Since his arrival in Seattle, quarterback Jacob Eason has been getting a lot of hype. The former five-star recruit transferred from Georgia to Washington in February 2018, and there has been a buzz around the UW football program ever since. He is undoubtedly one of the most physically gifted signal callers in the country, but is he really as good and his physical attributes would lead us to believe?
The man has a cannon of an arm. He arguably throws the ball harder than most NFL quarterbacks. This weapon allows him to make throws on the field that other signal callers simply can’t make. Some of these throws include deep outs, quick slants in traffic, and the jaw-dropping long-bomb.
Even when defenders are in perfect position, Eason can rocket passes right by them into his receiver’s hands, assuming he doesn’t break one of their fingers.
There is no amount of coaching that can teach this skill; he was born with a LeBron James-type talent that should be admired and respected.
Eason also has experience playing in the best conference in college football—in the SEC. (Sorry Pac-12 fans, but let’s just be honest for a second). He started games as a true freshman at Georgia and finished the year throwing for 2,420 yards, 16 touchdowns and eight interception. These stats are impressive for any freshman, but to do it against some of the best defenses and hostile atmospheres in the nation is special.
This experience could prove wonderous when UW plays teams like Washington State, Utah, and Oregon. He’s seen it all before so nothing should hinder his confidence.
Speaking of confidence, the kid is chock-full of it. There is a certain swagger Eason possesses that is felt whenever he steps on the field. It could be bordering on the line of cockiness, but I’d rather have a self-assured signal caller than one who questions his own abilities.
The quarterback position will generally be the leader of a football team; it will be interesting to see if his swagger rubs off onto the other Huskies players.
One of the biggest knocks on him is his understanding of the game. A rocket arm is great, but it can only be used to its maximum ability by reading the defense.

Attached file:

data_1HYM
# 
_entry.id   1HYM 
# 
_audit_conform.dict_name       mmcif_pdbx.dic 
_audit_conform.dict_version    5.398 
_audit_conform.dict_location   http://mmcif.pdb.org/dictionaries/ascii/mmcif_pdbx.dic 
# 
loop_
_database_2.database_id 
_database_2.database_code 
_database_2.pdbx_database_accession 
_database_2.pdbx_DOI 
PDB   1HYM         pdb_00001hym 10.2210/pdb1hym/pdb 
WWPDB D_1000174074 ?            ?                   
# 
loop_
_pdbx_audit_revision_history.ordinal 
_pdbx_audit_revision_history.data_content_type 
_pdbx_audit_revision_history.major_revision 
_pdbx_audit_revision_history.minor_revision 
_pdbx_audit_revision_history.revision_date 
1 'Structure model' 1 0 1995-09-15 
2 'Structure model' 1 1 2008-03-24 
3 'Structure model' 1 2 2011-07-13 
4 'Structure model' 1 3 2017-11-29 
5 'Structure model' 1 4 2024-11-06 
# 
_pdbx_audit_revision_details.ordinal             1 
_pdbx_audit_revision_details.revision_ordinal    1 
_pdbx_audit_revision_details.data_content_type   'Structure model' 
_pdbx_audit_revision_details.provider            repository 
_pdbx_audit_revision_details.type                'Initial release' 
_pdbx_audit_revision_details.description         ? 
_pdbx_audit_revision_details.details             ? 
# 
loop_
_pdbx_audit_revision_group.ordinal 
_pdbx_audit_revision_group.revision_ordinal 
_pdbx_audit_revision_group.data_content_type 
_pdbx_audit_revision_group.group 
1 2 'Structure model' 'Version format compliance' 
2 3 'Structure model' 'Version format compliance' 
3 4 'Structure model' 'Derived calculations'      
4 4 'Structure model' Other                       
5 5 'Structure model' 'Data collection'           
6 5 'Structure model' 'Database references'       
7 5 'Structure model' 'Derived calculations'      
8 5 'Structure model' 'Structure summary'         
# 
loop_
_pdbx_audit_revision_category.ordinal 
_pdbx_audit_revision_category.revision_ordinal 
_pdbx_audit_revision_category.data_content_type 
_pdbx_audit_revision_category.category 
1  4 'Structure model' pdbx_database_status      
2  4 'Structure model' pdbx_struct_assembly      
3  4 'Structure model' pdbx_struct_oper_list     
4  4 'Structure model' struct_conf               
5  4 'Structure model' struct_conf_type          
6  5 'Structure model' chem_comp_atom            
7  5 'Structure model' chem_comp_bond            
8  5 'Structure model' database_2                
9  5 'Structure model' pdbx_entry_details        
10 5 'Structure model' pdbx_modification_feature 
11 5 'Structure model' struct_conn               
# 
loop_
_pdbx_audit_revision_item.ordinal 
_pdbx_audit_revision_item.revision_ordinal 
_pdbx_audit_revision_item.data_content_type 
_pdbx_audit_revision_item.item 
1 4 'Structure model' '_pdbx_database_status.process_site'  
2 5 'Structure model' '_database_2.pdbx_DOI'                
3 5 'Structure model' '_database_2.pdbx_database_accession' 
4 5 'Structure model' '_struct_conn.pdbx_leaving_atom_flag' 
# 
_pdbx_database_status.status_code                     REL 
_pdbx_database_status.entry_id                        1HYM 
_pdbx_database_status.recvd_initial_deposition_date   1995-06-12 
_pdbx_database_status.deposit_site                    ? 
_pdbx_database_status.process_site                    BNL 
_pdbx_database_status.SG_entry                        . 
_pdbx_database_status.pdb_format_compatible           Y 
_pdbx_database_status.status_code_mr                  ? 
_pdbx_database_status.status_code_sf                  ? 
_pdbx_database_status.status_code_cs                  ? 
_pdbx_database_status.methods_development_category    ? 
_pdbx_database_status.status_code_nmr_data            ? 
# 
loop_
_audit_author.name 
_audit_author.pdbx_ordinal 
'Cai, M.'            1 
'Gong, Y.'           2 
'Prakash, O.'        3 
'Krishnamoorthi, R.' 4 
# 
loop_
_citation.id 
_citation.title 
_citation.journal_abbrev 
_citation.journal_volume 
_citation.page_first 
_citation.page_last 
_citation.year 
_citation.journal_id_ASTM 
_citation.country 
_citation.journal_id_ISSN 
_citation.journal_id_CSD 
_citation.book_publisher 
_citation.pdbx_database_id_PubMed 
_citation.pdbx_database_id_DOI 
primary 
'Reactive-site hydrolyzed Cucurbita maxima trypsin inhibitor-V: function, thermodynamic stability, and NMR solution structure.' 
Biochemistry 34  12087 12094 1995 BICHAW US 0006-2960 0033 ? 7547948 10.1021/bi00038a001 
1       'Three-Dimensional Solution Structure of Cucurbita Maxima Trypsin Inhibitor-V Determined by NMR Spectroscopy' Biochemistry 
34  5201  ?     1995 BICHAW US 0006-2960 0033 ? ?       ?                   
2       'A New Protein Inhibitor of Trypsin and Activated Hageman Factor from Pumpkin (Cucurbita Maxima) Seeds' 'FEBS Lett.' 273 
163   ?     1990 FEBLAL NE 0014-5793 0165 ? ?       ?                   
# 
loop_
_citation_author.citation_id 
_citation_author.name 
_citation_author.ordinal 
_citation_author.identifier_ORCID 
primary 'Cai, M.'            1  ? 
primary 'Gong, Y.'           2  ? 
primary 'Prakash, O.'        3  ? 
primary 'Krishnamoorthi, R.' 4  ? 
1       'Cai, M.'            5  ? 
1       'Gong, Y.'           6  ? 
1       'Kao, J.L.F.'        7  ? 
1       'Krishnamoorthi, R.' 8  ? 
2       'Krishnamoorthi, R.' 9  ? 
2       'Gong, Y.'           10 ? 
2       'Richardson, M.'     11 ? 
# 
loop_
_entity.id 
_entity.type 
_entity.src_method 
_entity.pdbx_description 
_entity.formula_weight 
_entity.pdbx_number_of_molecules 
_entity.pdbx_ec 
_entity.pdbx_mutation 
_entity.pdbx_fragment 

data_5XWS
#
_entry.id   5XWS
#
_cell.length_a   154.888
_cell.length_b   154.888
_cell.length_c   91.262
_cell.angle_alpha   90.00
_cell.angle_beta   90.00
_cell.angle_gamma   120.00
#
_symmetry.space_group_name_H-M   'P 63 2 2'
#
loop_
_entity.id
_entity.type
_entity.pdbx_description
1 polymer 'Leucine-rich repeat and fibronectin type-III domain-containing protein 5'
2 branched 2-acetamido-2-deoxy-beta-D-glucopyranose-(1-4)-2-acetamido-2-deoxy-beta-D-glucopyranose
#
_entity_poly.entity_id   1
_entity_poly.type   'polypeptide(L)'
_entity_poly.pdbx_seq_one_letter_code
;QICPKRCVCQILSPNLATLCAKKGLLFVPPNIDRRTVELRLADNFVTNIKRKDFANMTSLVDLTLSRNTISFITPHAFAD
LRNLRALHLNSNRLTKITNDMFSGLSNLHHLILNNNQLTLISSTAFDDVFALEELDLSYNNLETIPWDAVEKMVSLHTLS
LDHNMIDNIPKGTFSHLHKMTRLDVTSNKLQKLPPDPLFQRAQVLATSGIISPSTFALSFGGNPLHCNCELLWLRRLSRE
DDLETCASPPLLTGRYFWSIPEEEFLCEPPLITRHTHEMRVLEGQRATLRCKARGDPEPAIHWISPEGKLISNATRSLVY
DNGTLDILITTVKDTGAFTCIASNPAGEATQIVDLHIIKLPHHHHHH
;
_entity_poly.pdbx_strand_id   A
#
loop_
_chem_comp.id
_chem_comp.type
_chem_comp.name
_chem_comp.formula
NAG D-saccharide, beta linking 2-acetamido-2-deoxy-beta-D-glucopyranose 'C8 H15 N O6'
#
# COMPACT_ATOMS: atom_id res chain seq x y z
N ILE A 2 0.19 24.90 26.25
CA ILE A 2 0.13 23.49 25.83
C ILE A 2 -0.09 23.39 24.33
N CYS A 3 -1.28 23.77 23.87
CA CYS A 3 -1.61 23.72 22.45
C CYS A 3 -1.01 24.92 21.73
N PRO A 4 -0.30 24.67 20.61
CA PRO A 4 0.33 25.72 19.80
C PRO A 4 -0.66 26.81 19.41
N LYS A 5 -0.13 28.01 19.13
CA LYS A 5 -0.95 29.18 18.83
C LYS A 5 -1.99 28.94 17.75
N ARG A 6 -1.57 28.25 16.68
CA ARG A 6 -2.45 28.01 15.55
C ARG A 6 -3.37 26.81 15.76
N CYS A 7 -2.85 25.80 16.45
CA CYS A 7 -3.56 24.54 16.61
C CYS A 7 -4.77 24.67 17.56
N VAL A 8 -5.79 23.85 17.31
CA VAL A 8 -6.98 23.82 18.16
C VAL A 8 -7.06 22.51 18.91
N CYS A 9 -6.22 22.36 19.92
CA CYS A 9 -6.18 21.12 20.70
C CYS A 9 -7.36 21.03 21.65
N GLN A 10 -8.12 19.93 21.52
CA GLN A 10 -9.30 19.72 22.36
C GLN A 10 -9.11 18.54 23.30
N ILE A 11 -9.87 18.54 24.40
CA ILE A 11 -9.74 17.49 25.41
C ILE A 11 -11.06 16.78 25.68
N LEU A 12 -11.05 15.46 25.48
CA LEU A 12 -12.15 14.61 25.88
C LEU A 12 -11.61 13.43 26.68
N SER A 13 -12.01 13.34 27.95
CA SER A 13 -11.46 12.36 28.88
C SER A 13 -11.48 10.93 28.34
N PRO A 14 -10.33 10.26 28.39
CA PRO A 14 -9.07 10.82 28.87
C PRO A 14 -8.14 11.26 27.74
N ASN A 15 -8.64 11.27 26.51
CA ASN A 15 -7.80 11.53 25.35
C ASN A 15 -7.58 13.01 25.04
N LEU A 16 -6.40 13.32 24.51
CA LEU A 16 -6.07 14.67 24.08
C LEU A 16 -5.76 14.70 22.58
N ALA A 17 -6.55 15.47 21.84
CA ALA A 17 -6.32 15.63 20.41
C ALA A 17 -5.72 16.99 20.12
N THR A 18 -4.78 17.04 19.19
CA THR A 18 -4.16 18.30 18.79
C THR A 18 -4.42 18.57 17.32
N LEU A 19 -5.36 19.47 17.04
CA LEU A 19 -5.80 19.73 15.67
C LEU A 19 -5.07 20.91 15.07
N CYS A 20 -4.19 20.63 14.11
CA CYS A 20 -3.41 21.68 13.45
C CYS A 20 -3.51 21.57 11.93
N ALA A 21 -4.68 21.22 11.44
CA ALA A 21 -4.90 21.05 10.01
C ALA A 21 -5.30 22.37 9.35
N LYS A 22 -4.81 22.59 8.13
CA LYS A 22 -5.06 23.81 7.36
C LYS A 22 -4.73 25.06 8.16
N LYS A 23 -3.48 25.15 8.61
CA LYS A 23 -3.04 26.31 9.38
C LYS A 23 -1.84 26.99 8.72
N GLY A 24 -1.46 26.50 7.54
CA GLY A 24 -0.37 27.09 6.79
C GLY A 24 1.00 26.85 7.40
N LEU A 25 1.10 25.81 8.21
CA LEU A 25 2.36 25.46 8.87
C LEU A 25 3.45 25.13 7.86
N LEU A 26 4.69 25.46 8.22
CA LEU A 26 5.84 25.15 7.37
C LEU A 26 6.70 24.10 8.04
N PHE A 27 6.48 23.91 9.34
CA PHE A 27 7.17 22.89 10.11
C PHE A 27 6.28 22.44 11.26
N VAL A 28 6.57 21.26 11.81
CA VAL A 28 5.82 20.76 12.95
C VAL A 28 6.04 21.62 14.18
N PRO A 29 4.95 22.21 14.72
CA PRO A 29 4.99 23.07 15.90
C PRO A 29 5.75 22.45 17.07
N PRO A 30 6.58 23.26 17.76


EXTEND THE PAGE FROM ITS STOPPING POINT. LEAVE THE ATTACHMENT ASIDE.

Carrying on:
Eason likes to throw passes into tight windows, and while this may be cool to watch against lesser opponents, these throws can turn into game-changing interceptions versus elite teams. Last week, he fired a slant between Trojan defenders that could’ve been a pick-six.
It is ok to make passes like this once in a while, but to make a habit of it is downright dangerous.
Speaking of dangerous: Eason’s arm might hurt his own wideouts.
Against USC, he threw three separate screens at maximum velocity. Screen passes should be thrown with touch, that way the receiver can catch the ball and get down field—they should not be thrown like 100 mile-per-hour fastballs.
The third attempt resulted in a dropped pass by Chico McClatcher, who was probably scared for his life.
Along with learning when to use his arm, he needs to work on his throwing accuracy. He misses one to five throws every game that should be easy completions.
Last week Eason missed wideout Aaron Fuller on a comeback route that should have resulted in an easy first down. These are the type of throws that must be completed in big matchups; they can often be the difference between winning and losing.
As much hype as he gets, Eason still lost the Pac-12 opener against Cal in a contest where the Dawgs only scored 19 points. These types of performances could hinder UW’s success this season and leave fans wondering if they can bring back Jake Browning for a 5th year.
Eason has had some highs and lows thus far, and it’ll be interesting to see how this season plays out. He has posted amazing stats this year with 1,243 yards, 10 touchdowns, and two interceptions. His arrival on campus has left Husky fans wondering if he’s the missing piece to a national championship.